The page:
Can Barnsley break the glass ceiling?
Loan. Free. Undisclosed. Loan. Free. Half a million pounds. Not Henry VIII’s balance sheet but a glimpse into the challenge facing Mark Robins at Barnsley. This snapshot of the Oakwell club’s January transfer window dealings speaks volumes about the constraints that a side like Barnsley must overcome. Are Blackpool the exception rather than the rule?
There are two P-words that every football club strives for. But while promotion may sometimes be out of the question, progress is always a possibility. On Saturday, Barnsley made the trip south to take on Sven-Goran Eriksson’s Leicester City. Not a fixture that would usually fill the Tykes with hope – Leicester had won eight of their previous nine meetings – but those two loans (Frank Nouble from West Ham United and Jacob Mellis from Chelsea), two free transfers (Matt Hill from Wolves and Garry O’Connor from Birmingham) and one undisclosed fee (Danny Haynes from Bristol City) appear to have given fresh impetus to Mark Robins’ men.
This was not the same Barnsley side that Leicester have become used to seeing, the one that have scored just one goal in those nine past clashes. Suddenly there was confidence in the way the visitors passed the ball patiently around midfield and an attacking threat too, primarily through wide men Haynes and Nouble. Leicester struck twice and looked to be heading into the break with a comfortable lead before a startling injury-time onslaught resulted in the ball ending up in Chris Weale’s net on two occasions. A neat sidefoot finish from the impressive Mellis made it 2-1 after the offside flag had curtailed Nouble’s celebrations when he prodded home from close range. The Hammers loanee then had an effort cleared off the line by Kyle Naughton after he had skipped past Weale.
Barnsley’s belief stretched into the second half, with plenty of possession play that frustrated the hosts. In the end, however, it was their undoing. Kieran Trippier’s misplaced pass presented Andy King with the ball just inside his own half. Just seconds later, Barnsley goalkeeper Luke Steele was picking it up while King celebrated his second strike of the afternoon. Kyle Naughton’s late 30-yard rocket supplied gloss to the scoreline, which failed to tell the whole story.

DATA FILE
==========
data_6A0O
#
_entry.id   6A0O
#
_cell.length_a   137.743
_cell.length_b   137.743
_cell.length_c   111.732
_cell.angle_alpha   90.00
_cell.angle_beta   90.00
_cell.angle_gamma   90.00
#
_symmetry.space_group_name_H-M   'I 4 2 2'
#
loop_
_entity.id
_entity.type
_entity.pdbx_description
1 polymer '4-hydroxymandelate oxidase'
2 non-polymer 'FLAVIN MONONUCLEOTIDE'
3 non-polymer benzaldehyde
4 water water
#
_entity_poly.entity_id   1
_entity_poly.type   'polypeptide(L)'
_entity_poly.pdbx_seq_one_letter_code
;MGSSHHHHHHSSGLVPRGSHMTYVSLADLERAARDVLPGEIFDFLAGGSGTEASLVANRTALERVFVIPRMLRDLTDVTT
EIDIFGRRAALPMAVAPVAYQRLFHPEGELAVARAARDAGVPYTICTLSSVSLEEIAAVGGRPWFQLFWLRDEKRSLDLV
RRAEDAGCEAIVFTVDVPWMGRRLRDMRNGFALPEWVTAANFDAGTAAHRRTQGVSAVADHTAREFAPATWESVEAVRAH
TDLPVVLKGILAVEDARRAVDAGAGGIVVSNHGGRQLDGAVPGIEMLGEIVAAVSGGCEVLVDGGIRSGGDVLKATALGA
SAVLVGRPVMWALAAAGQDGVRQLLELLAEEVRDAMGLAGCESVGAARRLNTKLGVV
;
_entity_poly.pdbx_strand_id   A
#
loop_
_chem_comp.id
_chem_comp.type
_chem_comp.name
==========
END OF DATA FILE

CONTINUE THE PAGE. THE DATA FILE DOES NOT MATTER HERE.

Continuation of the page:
Where Barnsley are concerned, this was a definite improvement on their previous visits to the Walkers Stadium. Not just because Mellis had struck their first goal there at the fourth attempt. This time, they did not roll over and they posed a significant problem for long periods. The difference was mainly Leicester’s high quality finishing. So loan, free, undisclosed, loan, free, half a million pounds. The first five refer to Barnsley’s incoming business during the transfer window but the last is the fee received for the services of Adam Hammill, who has, in Barnsley colours, produced plenty of finishes like those struck by Gallagher and Naughton on Saturday. This is where the glass ceiling comes into play.
There is unquestionably a financial issue for clubs like Barnsley. While Blackpool may have struck gold with the arrival of Ian Holloway, Charlie Adam and company, this is as much of a long shot as the typical Hammill blockbuster. Defenders Jason Shackell and Bobby Hassell’s combined weekly wages would likely pay for a day or two of Yakubu, Reason or excuse, it is an understandable card to play. Nevertheless, if you could bottle Blackpool’s belief then clubs like Barnsley would be buying in bulk. And, without wishing to names, there are other examples of poorly-supported clubs making a fist of it in the Premier League.
In close proximity, Barnsley supporters have plenty of yardsticks by which they can measure their own club’s progress and potential. South Yorkshire is also home to Doncaster Rovers, one of the models to follow for successful lower league sides on a budget. Rotherham United, currently third in League Two, have somehow managed to retain their star name Adam Le Fondre and appear to be building up to promotion this summer. The peril of financial mismanagement is the lesson that can be learned from Sheffield Wednesday, who look increasingly likely to be joined in the third tier by their cross-city rivals unless Micky Adams can halt the slide of the Blades.
At the risk of mixing metaphors, perhaps keeping heads above water is not to be sniffed at after all. If Barnsley finish in the top half this season, surely it must be seen as a success. If they can achieve it by continuing to play good football, all the better.